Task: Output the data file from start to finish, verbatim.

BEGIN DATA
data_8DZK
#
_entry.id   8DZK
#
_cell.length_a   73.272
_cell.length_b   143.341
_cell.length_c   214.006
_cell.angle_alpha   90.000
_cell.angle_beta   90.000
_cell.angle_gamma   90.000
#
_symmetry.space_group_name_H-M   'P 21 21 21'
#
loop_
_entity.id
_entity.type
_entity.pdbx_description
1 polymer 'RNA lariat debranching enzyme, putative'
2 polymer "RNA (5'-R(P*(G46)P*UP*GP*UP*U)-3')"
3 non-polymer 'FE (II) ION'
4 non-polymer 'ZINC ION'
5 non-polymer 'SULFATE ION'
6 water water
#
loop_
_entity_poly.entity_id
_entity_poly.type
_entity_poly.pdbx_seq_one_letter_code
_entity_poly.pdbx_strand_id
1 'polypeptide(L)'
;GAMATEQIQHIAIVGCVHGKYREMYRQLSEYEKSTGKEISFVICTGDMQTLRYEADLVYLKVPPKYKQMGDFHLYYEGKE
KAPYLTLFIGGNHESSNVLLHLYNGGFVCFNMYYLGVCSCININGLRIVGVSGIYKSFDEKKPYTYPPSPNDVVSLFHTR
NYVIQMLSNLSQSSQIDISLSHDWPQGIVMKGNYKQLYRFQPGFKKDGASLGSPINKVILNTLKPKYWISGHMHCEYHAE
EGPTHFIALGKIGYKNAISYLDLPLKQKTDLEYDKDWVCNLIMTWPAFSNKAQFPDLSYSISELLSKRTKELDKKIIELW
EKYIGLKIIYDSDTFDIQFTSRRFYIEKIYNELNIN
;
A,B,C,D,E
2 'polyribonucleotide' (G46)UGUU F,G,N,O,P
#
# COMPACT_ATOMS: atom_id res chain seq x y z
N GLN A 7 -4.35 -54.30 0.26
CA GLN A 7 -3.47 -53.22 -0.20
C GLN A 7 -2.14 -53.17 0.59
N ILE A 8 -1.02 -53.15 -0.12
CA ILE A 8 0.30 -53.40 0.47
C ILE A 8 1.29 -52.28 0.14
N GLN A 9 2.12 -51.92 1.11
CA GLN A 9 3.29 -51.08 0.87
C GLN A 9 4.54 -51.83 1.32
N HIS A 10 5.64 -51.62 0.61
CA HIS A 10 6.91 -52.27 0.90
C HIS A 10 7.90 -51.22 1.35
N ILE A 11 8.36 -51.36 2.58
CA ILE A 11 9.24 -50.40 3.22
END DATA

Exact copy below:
data_8DZK
#
_entry.id   8DZK
#
_cell.length_a   73.272
_cell.length_b   143.341
_cell.length_c   214.006
_cell.angle_alpha   90.000
_cell.angle_beta   90.000
_cell.angle_gamma   90.000
#
_symmetry.space_group_name_H-M   'P 21 21 21'
#
loop_
_entity.id
_entity.type
_entity.pdbx_description
1 polymer 'RNA lariat debranching enzyme, putative'
2 polymer "RNA (5'-R(P*(G46)P*UP*GP*UP*U)-3')"
3 non-polymer 'FE (II) ION'
4 non-polymer 'ZINC ION'
5 non-polymer 'SULFATE ION'
6 water water
#
loop_
_entity_poly.entity_id
_entity_poly.type
_entity_poly.pdbx_seq_one_letter_code
_entity_poly.pdbx_strand_id
1 'polypeptide(L)'
;GAMATEQIQHIAIVGCVHGKYREMYRQLSEYEKSTGKEISFVICTGDMQTLRYEADLVYLKVPPKYKQMGDFHLYYEGKE
KAPYLTLFIGGNHESSNVLLHLYNGGFVCFNMYYLGVCSCININGLRIVGVSGIYKSFDEKKPYTYPPSPNDVVSLFHTR
NYVIQMLSNLSQSSQIDISLSHDWPQGIVMKGNYKQLYRFQPGFKKDGASLGSPINKVILNTLKPKYWISGHMHCEYHAE
EGPTHFIALGKIGYKNAISYLDLPLKQKTDLEYDKDWVCNLIMTWPAFSNKAQFPDLSYSISELLSKRTKELDKKIIELW
EKYIGLKIIYDSDTFDIQFTSRRFYIEKIYNELNIN
;
A,B,C,D,E
2 'polyribonucleotide' (G46)UGUU F,G,N,O,P
#
# COMPACT_ATOMS: atom_id res chain seq x y z
N GLN A 7 -4.35 -54.30 0.26
CA GLN A 7 -3.47 -53.22 -0.20
C GLN A 7 -2.14 -53.17 0.59
N ILE A 8 -1.02 -53.15 -0.12
CA ILE A 8 0.30 -53.40 0.47
C ILE A 8 1.29 -52.28 0.14
N GLN A 9 2.12 -51.92 1.11
CA GLN A 9 3.29 -51.08 0.87
C GLN A 9 4.54 -51.83 1.32
N HIS A 10 5.64 -51.62 0.61
CA HIS A 10 6.91 -52.27 0.90
C HIS A 10 7.90 -51.22 1.35
N ILE A 11 8.36 -51.36 2.58
CA ILE A 11 9.24 -50.40 3.22